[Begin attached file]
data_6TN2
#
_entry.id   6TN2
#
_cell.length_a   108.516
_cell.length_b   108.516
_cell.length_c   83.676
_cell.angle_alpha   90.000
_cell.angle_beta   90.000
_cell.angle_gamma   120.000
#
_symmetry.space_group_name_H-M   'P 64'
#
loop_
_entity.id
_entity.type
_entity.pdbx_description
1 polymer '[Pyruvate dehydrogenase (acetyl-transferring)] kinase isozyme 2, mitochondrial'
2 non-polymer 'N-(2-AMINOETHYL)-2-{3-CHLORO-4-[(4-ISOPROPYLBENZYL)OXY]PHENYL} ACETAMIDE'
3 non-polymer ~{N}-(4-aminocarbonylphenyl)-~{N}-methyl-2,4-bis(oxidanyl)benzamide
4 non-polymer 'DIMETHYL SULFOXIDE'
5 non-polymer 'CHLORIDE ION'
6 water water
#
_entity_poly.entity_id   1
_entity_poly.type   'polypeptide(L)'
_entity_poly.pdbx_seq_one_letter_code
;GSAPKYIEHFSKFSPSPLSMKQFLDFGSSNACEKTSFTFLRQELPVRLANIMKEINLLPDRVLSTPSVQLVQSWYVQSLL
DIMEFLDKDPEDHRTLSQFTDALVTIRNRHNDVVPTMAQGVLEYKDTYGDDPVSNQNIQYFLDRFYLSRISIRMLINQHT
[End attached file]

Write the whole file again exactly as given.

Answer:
data_6TN2
#
_entry.id   6TN2
#
_cell.length_a   108.516
_cell.length_b   108.516
_cell.length_c   83.676
_cell.angle_alpha   90.000
_cell.angle_beta   90.000
_cell.angle_gamma   120.000
#
_symmetry.space_group_name_H-M   'P 64'
#
loop_
_entity.id
_entity.type
_entity.pdbx_description
1 polymer '[Pyruvate dehydrogenase (acetyl-transferring)] kinase isozyme 2, mitochondrial'
2 non-polymer 'N-(2-AMINOETHYL)-2-{3-CHLORO-4-[(4-ISOPROPYLBENZYL)OXY]PHENYL} ACETAMIDE'
3 non-polymer ~{N}-(4-aminocarbonylphenyl)-~{N}-methyl-2,4-bis(oxidanyl)benzamide
4 non-polymer 'DIMETHYL SULFOXIDE'
5 non-polymer 'CHLORIDE ION'
6 water water
#
_entity_poly.entity_id   1
_entity_poly.type   'polypeptide(L)'
_entity_poly.pdbx_seq_one_letter_code
;GSAPKYIEHFSKFSPSPLSMKQFLDFGSSNACEKTSFTFLRQELPVRLANIMKEINLLPDRVLSTPSVQLVQSWYVQSLL
DIMEFLDKDPEDHRTLSQFTDALVTIRNRHNDVVPTMAQGVLEYKDTYGDDPVSNQNIQYFLDRFYLSRISIRMLINQHT